Foobar, µTorrent, PDF XChange, Reaper and EmEditor, offer intuitive switches between portable and installed modes, and one doesn't need to re-run the installer to make a switch. They're not that bad.

You can relatively easily make them portable as a switch from being regularly installed as long as you figure out what to put where, but can you do the reverse as easily? Like I said, they tend to gray out the file associations function. (Okay, you can associate files with Windows, but it's a bit of a bother seeing how you can't even resize that window... if there's one thing I hate in Windows it's that too many OS-related windows are unresizable.)


I can probably be grateful to the "portable movement" for causing this change in software, instead of it terminating with an error message like this:

"The application configuration is incorrect. Please run the installer from the original CD."

I don't know about the others I mentioned, but by my definition µTorrent, foobar2000, and Opera have become less portable since the portable movement made them "portable". In each case we're essentially talking about now more-hidden single-profile support. The error of which you speak didn't affect me that much because applications that did so automatically weeded themselves out of my application stack over the years. :)

All partitions can go on hda if there is only one drive, but since temp is stressed hard, it's better on a separate disk from system and programs.

I mount /tmp in RAM. See here.

Re: Keeping an eye on Opera
Reply #74

That's a severe defect of the "portable" philosophy. A truly portable program would allow me to lift it up, plant it wherever I like, and then allow me to use its "make this the default for..." function (if available). Instead "portable" programs tend to gray that out, so you have to use workarounds.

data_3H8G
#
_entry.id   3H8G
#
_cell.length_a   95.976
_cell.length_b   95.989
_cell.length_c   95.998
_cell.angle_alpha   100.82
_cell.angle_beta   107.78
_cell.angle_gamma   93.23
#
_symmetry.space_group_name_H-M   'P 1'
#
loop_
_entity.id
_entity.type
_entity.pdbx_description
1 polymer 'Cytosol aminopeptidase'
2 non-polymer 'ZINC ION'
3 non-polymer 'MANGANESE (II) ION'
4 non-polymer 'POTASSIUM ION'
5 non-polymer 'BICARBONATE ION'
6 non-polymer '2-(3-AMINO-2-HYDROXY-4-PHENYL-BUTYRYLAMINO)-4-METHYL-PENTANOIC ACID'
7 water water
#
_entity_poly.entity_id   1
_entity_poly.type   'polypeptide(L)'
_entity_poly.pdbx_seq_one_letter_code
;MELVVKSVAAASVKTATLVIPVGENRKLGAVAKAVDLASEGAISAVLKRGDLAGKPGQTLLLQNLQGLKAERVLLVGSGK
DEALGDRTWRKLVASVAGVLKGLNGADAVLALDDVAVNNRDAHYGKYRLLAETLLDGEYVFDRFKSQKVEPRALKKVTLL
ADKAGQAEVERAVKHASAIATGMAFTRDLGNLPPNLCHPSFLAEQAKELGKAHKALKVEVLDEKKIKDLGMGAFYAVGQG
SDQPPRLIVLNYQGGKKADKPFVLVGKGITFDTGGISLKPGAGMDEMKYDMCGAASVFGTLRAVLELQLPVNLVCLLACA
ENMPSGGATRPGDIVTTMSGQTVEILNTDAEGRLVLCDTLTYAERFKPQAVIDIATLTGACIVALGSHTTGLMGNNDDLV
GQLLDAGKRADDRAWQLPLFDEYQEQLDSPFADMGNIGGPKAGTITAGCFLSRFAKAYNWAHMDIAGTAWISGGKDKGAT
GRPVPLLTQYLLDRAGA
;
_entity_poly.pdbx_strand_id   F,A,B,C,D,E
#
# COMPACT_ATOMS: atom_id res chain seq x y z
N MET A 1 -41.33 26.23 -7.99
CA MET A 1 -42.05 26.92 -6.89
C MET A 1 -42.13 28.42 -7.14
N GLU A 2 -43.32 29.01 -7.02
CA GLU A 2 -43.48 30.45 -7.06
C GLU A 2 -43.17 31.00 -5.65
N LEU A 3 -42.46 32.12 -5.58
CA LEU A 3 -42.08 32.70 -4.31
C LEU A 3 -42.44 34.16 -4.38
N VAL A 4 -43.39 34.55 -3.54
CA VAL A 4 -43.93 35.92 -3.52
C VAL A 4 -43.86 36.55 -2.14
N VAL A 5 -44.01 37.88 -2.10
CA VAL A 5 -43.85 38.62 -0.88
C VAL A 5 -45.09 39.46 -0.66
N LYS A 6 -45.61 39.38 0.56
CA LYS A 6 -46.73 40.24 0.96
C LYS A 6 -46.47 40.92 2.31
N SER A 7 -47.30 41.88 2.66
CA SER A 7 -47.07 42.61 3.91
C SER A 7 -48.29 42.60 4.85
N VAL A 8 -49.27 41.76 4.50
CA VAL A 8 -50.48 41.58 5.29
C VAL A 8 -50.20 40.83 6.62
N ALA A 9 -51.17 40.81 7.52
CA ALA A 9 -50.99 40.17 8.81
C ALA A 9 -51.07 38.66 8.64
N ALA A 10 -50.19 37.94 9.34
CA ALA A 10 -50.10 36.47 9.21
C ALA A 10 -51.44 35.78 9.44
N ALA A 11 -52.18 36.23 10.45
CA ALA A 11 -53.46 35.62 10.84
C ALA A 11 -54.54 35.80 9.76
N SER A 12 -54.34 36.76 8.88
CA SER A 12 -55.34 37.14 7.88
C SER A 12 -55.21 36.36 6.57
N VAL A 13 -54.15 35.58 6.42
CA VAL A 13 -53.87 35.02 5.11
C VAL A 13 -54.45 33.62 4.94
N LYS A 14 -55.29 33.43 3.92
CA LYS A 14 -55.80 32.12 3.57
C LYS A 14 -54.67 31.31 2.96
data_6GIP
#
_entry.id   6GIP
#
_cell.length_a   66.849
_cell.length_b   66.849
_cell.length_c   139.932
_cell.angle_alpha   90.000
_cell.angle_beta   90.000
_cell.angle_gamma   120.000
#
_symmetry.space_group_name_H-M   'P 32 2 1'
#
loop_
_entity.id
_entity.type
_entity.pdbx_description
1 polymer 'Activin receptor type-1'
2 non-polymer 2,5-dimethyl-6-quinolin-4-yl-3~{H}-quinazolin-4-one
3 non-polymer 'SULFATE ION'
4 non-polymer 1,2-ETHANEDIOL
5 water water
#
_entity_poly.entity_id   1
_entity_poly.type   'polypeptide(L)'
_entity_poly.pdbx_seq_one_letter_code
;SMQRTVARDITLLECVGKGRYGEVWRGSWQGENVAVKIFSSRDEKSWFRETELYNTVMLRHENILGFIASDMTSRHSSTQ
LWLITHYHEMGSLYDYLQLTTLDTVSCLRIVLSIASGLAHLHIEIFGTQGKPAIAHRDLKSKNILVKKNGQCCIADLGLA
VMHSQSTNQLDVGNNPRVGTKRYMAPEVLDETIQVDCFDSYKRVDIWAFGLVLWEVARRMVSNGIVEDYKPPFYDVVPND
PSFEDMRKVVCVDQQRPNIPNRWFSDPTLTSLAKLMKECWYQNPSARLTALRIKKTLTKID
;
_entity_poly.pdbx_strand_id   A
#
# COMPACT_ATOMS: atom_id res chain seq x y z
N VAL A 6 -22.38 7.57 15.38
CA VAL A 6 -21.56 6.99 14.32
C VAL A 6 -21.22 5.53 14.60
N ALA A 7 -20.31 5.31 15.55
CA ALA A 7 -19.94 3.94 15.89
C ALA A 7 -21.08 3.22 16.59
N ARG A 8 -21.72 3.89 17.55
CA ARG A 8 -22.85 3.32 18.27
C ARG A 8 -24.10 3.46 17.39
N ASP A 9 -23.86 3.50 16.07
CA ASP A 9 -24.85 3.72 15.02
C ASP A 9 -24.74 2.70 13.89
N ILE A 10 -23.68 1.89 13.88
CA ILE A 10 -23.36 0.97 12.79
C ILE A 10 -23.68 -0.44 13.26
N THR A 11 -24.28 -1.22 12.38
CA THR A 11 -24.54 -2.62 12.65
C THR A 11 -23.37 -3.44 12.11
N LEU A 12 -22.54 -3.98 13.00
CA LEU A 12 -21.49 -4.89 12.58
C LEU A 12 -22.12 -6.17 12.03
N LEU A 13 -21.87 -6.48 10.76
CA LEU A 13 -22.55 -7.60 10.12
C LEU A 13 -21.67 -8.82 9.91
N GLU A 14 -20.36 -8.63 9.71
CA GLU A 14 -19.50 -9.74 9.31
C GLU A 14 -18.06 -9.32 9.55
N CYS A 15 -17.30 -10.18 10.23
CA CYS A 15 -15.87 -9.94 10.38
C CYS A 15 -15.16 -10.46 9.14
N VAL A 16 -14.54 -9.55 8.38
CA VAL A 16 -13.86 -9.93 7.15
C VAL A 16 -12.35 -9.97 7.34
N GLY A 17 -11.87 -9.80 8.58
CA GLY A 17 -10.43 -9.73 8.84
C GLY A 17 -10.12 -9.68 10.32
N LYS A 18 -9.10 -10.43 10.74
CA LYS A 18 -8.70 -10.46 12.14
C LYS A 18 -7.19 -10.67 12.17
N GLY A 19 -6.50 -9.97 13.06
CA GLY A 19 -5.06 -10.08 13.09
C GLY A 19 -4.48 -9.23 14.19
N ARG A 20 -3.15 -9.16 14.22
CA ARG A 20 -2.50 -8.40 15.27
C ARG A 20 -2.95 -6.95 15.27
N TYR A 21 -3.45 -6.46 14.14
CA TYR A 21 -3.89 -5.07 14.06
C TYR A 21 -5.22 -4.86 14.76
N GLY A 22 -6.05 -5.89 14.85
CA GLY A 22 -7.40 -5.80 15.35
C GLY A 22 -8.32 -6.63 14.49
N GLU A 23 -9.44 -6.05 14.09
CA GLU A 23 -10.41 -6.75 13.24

It depends on how one defines "portable".
The interpretation I grew up with: All files in one Folder/subfolder(s) which you can put wherever you want and no traces in Windows' registry.
Therefore "portable" is not the recommended option for average users.
Advanced users will be able to make the file associations they want on their own.
I agree that the ideal way is to make options for file associations even in portable software, associations the user can also easily delete if he wants to.
However the above is not a mandatory requirement for portable software IMO.

Under no circumstances should portable software leave any trace in Windows' registry without user approval. That's my understanding of "portable" at least.
As an example, none of Mark Russinovich's utilities is portable even though you don't have to run an installer.